Ni no Kuni Movie Review
This review is dedicated to cinema membership cards. Yes, cinema membership cards, so that watching too many Marvel movies in a twelve-month span can allow me to see my next film absolutely free. Which is how I came to be sitting in the theater, watching the end credits to Ni no Kuni, Level-5’s cinematic attempt to keep a series relevant. The fact that I did not pay anything upfront to see it undoubtedly sweetened the experience for me.
To start things off, let it be said that the film Ni no Kuni has little to no narrative connection to the Ni no Kuni games. There are a few visual nods here and there, including one statue in the castle that is obviously King Tom Tildrum the XIV of Ding Dong Dell, but this is a different kingdom entirely.
The primary elements to carry over include the plethora of visually distinct sapient species, certain magical creatures, and the plot point that between the realms of Ichi no Kuni (Our World) and Ni no Kuni (the Another World), there exist certain people whose very existence is paired in a weirdly mystical, karmic sort of entanglement. It’s this last bit upon which the movie’s plot hinges, and the main thing that sets it apart from the current boom in isekai (otherworld) fiction in this country.
The dual protagonists of the movie are Yuu and Haru, two high school friends who have everything and nothing in common. Haru is the school sports hero, while Yuu is the kid in the wheelchair who cheers him on and plots strategy on how to do better. They’re also both in love with their classmate Kotona, though Yuu keeps it to himself. Things kick into weird gear when a stranger in a spider-skull hoodie stalks Kotona and stabs her with a knife of obvious mystical properties. In the rush to get her some medical attention, Yuu and Haru have a too-close encounter with a moving truck, and in a flash, find themselves in another world entirely. One where Yuu can walk, and Kotona has a lookalike in the local princess, now suffering from a knife-like curse in her stomach.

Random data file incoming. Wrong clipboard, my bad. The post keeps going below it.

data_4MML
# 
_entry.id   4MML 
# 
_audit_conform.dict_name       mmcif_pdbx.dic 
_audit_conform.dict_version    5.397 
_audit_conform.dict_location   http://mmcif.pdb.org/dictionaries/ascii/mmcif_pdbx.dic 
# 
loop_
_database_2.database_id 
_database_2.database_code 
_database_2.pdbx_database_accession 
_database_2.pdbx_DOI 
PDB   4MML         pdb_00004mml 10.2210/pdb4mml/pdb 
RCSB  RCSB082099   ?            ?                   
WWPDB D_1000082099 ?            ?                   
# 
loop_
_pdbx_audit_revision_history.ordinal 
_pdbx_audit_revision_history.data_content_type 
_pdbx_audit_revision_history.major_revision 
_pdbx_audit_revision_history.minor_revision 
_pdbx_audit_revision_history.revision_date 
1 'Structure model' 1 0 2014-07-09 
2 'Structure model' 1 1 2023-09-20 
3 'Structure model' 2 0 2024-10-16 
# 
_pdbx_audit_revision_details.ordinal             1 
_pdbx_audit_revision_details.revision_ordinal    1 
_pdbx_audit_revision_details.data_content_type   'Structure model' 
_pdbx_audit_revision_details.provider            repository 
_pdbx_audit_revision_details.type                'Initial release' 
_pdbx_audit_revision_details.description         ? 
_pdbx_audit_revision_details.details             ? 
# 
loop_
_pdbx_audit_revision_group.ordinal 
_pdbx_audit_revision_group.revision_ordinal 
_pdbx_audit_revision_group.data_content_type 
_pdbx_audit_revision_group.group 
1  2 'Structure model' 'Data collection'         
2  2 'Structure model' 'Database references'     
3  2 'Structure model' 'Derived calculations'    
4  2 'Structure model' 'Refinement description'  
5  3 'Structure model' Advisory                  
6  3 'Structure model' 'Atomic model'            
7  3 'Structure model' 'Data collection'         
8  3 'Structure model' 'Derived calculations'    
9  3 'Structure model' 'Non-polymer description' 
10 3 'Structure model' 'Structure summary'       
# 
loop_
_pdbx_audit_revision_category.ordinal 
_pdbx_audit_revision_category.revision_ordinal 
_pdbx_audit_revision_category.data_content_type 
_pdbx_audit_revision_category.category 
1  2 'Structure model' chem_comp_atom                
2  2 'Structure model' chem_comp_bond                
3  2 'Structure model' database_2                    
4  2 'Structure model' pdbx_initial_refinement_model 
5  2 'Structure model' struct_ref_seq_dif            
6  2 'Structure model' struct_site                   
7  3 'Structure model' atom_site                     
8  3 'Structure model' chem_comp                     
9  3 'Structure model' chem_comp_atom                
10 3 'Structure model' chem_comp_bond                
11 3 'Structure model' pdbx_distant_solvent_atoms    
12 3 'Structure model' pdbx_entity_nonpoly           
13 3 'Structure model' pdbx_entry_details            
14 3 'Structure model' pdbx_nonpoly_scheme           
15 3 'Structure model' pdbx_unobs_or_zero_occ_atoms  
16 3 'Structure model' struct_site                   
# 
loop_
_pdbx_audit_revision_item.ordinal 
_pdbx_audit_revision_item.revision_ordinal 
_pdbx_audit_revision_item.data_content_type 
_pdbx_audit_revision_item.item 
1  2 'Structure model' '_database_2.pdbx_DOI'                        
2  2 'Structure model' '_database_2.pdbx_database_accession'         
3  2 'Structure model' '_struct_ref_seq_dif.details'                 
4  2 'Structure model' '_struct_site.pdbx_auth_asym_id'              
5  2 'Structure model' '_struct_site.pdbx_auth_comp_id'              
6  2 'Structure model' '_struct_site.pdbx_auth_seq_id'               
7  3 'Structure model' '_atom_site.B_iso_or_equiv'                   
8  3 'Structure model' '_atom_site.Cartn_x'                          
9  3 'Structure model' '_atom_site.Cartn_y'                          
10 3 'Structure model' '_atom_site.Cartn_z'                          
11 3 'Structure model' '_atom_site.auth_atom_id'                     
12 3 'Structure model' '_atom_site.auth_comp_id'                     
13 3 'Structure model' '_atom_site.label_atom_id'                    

Just how and why this happened isn’t explained until almost the end, and the expositive download is clunky, but it’s consistent with how the two characters flash back and forth between the worlds, and it lends itself to working with the connections between the two worlds. Experience with the games helps to fill in the blanks, but that there is a completely different issue to be had with this movie.
Ni no Kuni feels like Level-5 took the main plot beats for a potential third game and applied a strange sort of hermeneutics to derive an internally consistent story without a lot of the world-building needed to support it. Why this? Why that? Haru’s initial conclusion that they’re stuck in one strange dream actually seems like the sensible reaction to everything that’s going on, and the film could have done with something, anything besides the monologue presented, to better support the reasons why Mr. Obvious Bad-Guy was so bad. The best-handled aspect of the entire plot was the odd four-point love triangle paradigm, combined with some skewed understandings of how the aforementioned karmic entanglement is supposed to work.
Graphically, the film Ni no Kuni hews close to its game forebears in its near-Ghibli style, but there are a few odd moments, almost entirely within the big battle sequence two-thirds of the way through, where more obviously CG character models can be seen. In those moments, the film feels more like a video game cutscene, with rendered sprites on a painted background. While the sight of hulking ceratopsians smashing through architecture is impressive, the stylistic clash gets in the way of enjoyment.
On the other hand, the music is top-notch, beautifully arranged with an eye to matching the scenes. I would put down good money for a copy of the soundtrack if I did not already own it, because (except for the incongruous inclusion of a J-pop anthem for the final credits) the entire thing is taken from Joe Hisaishi’s work on the original Ni no Kuni game for the Nintendo DS.
Ni no Kuni the film is what it is, which is a slightly above-par isekai story that wobbles on its own foundations. For all that, it’s a coherent enough tale, just not as great as it could have been. More support, more narrative, more time to explore the plot and the world in general would have made it a better experience, but by that point it should be a game instead.
So I guess what I’m saying is: Please, Level-5. You didn’t have to make this a movie. Give us a decent game any day.